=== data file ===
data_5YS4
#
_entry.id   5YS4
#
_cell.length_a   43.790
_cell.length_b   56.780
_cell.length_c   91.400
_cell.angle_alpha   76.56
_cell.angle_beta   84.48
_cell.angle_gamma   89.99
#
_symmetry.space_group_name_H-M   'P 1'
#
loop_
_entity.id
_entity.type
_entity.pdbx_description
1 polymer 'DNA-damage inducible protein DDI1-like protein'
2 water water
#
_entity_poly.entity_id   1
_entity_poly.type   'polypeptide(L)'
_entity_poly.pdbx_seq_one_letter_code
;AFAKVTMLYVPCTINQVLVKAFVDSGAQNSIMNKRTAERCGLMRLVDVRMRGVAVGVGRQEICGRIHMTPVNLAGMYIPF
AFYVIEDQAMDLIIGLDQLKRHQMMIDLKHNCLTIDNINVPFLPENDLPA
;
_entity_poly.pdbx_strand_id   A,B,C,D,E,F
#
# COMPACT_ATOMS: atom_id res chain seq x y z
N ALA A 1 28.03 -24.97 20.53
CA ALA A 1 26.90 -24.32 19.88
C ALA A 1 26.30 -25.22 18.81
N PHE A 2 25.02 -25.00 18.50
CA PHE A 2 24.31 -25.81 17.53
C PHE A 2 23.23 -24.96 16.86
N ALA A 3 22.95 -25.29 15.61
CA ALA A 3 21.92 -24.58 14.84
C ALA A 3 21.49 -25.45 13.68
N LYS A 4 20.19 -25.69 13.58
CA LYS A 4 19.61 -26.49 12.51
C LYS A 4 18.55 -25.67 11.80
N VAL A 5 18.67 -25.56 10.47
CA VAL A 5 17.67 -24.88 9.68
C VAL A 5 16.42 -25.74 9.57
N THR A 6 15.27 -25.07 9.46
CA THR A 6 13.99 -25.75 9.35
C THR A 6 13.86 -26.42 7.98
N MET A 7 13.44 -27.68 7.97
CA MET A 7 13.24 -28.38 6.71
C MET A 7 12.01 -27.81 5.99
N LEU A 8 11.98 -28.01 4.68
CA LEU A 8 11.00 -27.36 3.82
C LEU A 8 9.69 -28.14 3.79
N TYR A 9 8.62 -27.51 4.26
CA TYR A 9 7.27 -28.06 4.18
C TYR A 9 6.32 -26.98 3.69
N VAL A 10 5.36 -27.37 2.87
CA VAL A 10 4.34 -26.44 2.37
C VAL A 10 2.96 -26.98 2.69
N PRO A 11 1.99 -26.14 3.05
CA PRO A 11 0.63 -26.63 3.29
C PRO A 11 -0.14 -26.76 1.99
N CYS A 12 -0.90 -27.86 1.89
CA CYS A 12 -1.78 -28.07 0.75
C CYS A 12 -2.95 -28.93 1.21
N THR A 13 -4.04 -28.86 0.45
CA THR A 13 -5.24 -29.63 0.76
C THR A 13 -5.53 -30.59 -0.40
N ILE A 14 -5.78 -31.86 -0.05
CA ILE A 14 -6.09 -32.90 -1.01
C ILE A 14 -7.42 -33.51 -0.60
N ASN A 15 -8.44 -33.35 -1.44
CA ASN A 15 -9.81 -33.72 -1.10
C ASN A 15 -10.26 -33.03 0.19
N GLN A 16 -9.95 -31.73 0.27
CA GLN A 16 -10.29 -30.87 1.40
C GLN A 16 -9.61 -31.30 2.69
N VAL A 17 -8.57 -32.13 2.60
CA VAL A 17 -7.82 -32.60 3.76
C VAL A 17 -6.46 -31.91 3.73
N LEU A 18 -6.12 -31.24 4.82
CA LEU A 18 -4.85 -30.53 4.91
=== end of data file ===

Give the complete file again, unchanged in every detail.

data_5YS4
#
_entry.id   5YS4
#
_cell.length_a   43.790
_cell.length_b   56.780
_cell.length_c   91.400
_cell.angle_alpha   76.56
_cell.angle_beta   84.48
_cell.angle_gamma   89.99
#
_symmetry.space_group_name_H-M   'P 1'
#
loop_
_entity.id
_entity.type
_entity.pdbx_description
1 polymer 'DNA-damage inducible protein DDI1-like protein'
2 water water
#
_entity_poly.entity_id   1
_entity_poly.type   'polypeptide(L)'
_entity_poly.pdbx_seq_one_letter_code
;AFAKVTMLYVPCTINQVLVKAFVDSGAQNSIMNKRTAERCGLMRLVDVRMRGVAVGVGRQEICGRIHMTPVNLAGMYIPF
AFYVIEDQAMDLIIGLDQLKRHQMMIDLKHNCLTIDNINVPFLPENDLPA
;
_entity_poly.pdbx_strand_id   A,B,C,D,E,F
#
# COMPACT_ATOMS: atom_id res chain seq x y z
N ALA A 1 28.03 -24.97 20.53
CA ALA A 1 26.90 -24.32 19.88
C ALA A 1 26.30 -25.22 18.81
N PHE A 2 25.02 -25.00 18.50
CA PHE A 2 24.31 -25.81 17.53
C PHE A 2 23.23 -24.96 16.86
N ALA A 3 22.95 -25.29 15.61
CA ALA A 3 21.92 -24.58 14.84
C ALA A 3 21.49 -25.45 13.68
N LYS A 4 20.19 -25.69 13.58
CA LYS A 4 19.61 -26.49 12.51
C LYS A 4 18.55 -25.67 11.80
N VAL A 5 18.67 -25.56 10.47
CA VAL A 5 17.67 -24.88 9.68
C VAL A 5 16.42 -25.74 9.57
N THR A 6 15.27 -25.07 9.46
CA THR A 6 13.99 -25.75 9.35
C THR A 6 13.86 -26.42 7.98
N MET A 7 13.44 -27.68 7.97
CA MET A 7 13.24 -28.38 6.71
C MET A 7 12.01 -27.81 5.99
N LEU A 8 11.98 -28.01 4.68
CA LEU A 8 11.00 -27.36 3.82
C LEU A 8 9.69 -28.14 3.79
N TYR A 9 8.62 -27.51 4.26
CA TYR A 9 7.27 -28.06 4.18
C TYR A 9 6.32 -26.98 3.69
N VAL A 10 5.36 -27.37 2.87
CA VAL A 10 4.34 -26.44 2.37
C VAL A 10 2.96 -26.98 2.69
N PRO A 11 1.99 -26.14 3.05
CA PRO A 11 0.63 -26.63 3.29
C PRO A 11 -0.14 -26.76 1.99
N CYS A 12 -0.90 -27.86 1.89
CA CYS A 12 -1.78 -28.07 0.75
C CYS A 12 -2.95 -28.93 1.21
N THR A 13 -4.04 -28.86 0.45
CA THR A 13 -5.24 -29.63 0.76
C THR A 13 -5.53 -30.59 -0.40
N ILE A 14 -5.78 -31.86 -0.05
CA ILE A 14 -6.09 -32.90 -1.01
C ILE A 14 -7.42 -33.51 -0.60
N ASN A 15 -8.44 -33.35 -1.44
CA ASN A 15 -9.81 -33.72 -1.10
C ASN A 15 -10.26 -33.03 0.19
N GLN A 16 -9.95 -31.73 0.27
CA GLN A 16 -10.29 -30.87 1.40
C GLN A 16 -9.61 -31.30 2.69
N VAL A 17 -8.57 -32.13 2.60
CA VAL A 17 -7.82 -32.60 3.76
C VAL A 17 -6.46 -31.91 3.73
N LEU A 18 -6.12 -31.24 4.82
CA LEU A 18 -4.85 -30.53 4.91